bits from bob....
In a recent visit with an elder friend in a church of Christ that was between preachers and actively seeking a new preacher, my friend made an interesting comment in reference to the men they were interviewing. "Most of them aren't church of Christ." I asked for an explanation as to why the church was seeking preachers among those who weren't affiliated with the church. His answer took me aback.
"I don't mean they aren't part of the church of Christ. I mean they don't hold to the distinctive teachings of the church." His continued explanation covered several items--some expected and some unexpected. Among his observations: they aren't interested in preaching the biblical text...they just don't know the Bible...they aren't interested in being students of Scripture... they have no problem with including instruments of music in the assembly...they hesitate to teach a Bible class which uses the Bible and not some other material.
Whether you agree or disagree with the one doctrinal issue which this elder included in his list, his list indicts those of us who preach, and urges us to ask afresh what it means to be called to be a preacher. I remind us, therefore, of some great truths concerning preaching.
I. Preachers should preach their faith, not their doubts.
The focus of preaching must be the word of God. Great preaching is not story-telling, although narrative preaching is an effective tool. Great preaching is not focusing on a secular story to draw out a few spiritual truths. Great preaching is the communication of the word of God.
The assembly is a place of building the shared faith which connects us to Christ and to one another. Assembly is a place for unifying, not dividing. Preachers must preach their faith. The songs we sing should be songs of faith. The prayers we pray should be prayers of faith. The conversations we share should be talk of faith.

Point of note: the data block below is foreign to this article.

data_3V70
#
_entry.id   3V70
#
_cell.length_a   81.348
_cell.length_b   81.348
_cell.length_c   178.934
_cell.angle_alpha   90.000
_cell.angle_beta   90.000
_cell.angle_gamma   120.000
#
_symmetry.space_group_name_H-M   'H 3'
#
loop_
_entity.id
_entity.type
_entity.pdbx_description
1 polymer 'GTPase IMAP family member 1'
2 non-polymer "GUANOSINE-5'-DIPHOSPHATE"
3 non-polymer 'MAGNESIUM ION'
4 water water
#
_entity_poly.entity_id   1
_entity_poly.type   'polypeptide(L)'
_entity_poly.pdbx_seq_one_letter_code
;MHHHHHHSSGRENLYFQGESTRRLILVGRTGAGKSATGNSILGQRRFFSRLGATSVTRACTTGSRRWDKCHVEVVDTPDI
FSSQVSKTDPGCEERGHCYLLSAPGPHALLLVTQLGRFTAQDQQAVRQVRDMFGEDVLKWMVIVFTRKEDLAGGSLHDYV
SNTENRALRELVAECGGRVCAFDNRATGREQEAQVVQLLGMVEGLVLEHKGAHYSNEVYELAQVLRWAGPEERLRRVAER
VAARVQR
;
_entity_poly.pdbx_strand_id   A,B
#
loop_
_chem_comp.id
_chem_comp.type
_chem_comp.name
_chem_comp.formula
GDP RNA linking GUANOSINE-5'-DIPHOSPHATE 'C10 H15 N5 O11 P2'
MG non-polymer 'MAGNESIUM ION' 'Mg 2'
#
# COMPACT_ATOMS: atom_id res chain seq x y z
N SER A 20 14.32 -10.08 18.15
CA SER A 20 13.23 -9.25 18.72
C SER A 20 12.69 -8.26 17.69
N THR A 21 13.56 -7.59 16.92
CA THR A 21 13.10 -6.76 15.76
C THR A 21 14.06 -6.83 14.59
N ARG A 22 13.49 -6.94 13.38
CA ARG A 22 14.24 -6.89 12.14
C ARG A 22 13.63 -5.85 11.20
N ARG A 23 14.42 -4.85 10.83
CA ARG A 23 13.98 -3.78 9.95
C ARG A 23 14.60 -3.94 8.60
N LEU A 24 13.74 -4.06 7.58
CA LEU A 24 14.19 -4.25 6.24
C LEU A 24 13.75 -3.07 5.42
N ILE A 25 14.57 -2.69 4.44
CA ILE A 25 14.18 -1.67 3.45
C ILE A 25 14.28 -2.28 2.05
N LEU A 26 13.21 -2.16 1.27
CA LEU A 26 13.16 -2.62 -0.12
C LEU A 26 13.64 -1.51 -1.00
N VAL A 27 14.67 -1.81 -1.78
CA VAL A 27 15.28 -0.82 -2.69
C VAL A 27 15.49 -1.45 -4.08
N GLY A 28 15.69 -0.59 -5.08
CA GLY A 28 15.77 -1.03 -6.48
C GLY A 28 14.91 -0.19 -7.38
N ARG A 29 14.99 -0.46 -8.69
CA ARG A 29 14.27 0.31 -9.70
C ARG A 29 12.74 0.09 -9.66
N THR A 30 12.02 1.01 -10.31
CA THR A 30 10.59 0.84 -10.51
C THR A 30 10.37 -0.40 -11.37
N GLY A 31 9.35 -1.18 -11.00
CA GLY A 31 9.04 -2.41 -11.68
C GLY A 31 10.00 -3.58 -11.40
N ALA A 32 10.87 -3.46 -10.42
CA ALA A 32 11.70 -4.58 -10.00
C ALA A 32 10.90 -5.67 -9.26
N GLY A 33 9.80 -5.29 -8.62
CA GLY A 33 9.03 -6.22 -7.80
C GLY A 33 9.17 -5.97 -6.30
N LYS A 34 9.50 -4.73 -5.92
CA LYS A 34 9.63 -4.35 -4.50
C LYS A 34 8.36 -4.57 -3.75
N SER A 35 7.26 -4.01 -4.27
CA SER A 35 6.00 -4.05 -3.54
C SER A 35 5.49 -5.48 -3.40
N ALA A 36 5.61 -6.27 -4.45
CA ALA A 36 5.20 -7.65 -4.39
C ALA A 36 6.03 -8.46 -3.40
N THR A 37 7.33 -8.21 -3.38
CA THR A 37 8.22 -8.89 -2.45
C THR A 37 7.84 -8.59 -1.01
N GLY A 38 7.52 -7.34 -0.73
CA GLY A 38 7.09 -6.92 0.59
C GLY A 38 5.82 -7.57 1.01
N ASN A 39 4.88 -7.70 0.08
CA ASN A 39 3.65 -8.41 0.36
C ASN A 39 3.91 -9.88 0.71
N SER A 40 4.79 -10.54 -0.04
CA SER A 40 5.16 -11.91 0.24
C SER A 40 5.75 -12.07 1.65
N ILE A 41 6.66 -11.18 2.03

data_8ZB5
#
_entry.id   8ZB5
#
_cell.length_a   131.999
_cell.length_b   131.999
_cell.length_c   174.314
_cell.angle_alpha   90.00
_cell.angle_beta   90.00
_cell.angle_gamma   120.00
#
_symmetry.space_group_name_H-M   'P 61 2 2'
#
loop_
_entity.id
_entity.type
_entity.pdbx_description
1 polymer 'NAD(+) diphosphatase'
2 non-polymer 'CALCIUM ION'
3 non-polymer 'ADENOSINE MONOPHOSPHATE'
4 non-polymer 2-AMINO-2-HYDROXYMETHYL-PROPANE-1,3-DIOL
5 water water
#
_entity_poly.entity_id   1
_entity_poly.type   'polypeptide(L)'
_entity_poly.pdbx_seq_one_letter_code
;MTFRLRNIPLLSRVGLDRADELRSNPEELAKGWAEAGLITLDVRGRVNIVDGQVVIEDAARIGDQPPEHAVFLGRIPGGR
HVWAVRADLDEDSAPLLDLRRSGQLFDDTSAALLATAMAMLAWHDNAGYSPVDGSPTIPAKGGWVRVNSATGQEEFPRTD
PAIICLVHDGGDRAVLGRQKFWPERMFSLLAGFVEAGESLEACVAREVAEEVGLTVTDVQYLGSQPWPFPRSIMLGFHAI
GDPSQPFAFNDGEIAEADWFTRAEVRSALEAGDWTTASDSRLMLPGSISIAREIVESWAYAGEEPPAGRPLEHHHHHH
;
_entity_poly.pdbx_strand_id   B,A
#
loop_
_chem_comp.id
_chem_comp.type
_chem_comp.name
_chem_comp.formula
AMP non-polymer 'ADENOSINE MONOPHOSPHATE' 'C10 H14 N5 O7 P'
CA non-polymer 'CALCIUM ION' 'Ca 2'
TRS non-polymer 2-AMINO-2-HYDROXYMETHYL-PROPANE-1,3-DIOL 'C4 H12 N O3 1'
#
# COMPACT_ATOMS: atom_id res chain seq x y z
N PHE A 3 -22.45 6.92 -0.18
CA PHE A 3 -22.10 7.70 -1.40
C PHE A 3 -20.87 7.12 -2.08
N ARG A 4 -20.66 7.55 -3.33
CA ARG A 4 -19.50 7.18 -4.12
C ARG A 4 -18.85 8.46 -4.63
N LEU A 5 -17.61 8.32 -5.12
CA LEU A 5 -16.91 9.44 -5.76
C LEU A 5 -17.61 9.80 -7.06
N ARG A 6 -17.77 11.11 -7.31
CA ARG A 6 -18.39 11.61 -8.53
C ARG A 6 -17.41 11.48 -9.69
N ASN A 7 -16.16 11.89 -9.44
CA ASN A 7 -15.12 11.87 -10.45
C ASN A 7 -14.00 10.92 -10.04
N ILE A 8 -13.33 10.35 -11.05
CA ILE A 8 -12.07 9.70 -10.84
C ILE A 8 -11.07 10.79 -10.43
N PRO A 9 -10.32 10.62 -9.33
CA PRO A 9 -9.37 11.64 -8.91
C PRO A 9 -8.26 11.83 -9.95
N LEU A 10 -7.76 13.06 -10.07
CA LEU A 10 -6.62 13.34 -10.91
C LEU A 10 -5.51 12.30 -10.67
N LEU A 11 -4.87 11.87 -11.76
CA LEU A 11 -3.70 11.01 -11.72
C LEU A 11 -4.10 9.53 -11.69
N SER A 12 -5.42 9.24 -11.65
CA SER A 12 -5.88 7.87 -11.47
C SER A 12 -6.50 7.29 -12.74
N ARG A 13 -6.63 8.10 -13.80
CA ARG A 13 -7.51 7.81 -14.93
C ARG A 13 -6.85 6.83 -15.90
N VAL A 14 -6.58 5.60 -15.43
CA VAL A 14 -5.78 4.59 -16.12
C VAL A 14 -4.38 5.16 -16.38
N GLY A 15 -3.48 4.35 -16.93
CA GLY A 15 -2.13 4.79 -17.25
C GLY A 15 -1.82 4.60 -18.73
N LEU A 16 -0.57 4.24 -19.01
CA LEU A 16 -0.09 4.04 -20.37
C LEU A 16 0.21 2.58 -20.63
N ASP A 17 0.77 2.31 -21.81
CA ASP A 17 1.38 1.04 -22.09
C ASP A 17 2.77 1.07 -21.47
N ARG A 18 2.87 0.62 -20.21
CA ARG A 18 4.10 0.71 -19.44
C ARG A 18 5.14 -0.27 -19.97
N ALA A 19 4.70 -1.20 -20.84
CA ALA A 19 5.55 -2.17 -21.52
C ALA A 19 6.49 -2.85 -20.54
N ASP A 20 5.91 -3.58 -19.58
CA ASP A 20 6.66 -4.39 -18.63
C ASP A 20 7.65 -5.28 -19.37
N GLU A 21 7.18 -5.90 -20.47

If it is easy for the members to forget that faith is essential in assembling for worship, it is the preacher's job to remind of the presence of faith. We are to preach the faith in faith. This is personal faith. This is who we are.
II. Preachers should seek to unify, not divide.
The assembly is a time for preaching that which binds us together, not that which is tearing us apart. Preaching must not be divisive. Preaching must bring the family together at the foot of the cross. Preaching must proclaim the uniting power of Jesus as Lord. There is ample time in smaller groups for learning where I in my individuality fit into the larger body of Christ, but as we assemble around the table, we are one body, partaking of one bread, and of one cup. The preacher stands to break to us the one bread of life which provides spiritual nourishment and sustenance.
III. Preachers must always preach in hope.
Listening to preachers, I think some have lost hope. I hear statements like "Perhaps the day in which people respond to preaching is over. Perhaps the day of preaching is past." Some churches have given up on preaching in favor of drama, or skits, or other communication methods. Some elders have given up on preaching and quit offering Wednesday evening invitations. But the power of the cross is the power of preaching. Paul wrote, "Woe is me if I do not preach...." The foolishness of preaching saves those who believe (1 Cor. 1:21).
Preachers must preach in hope. Great revivals have historically come from great preaching. Preach the Word!
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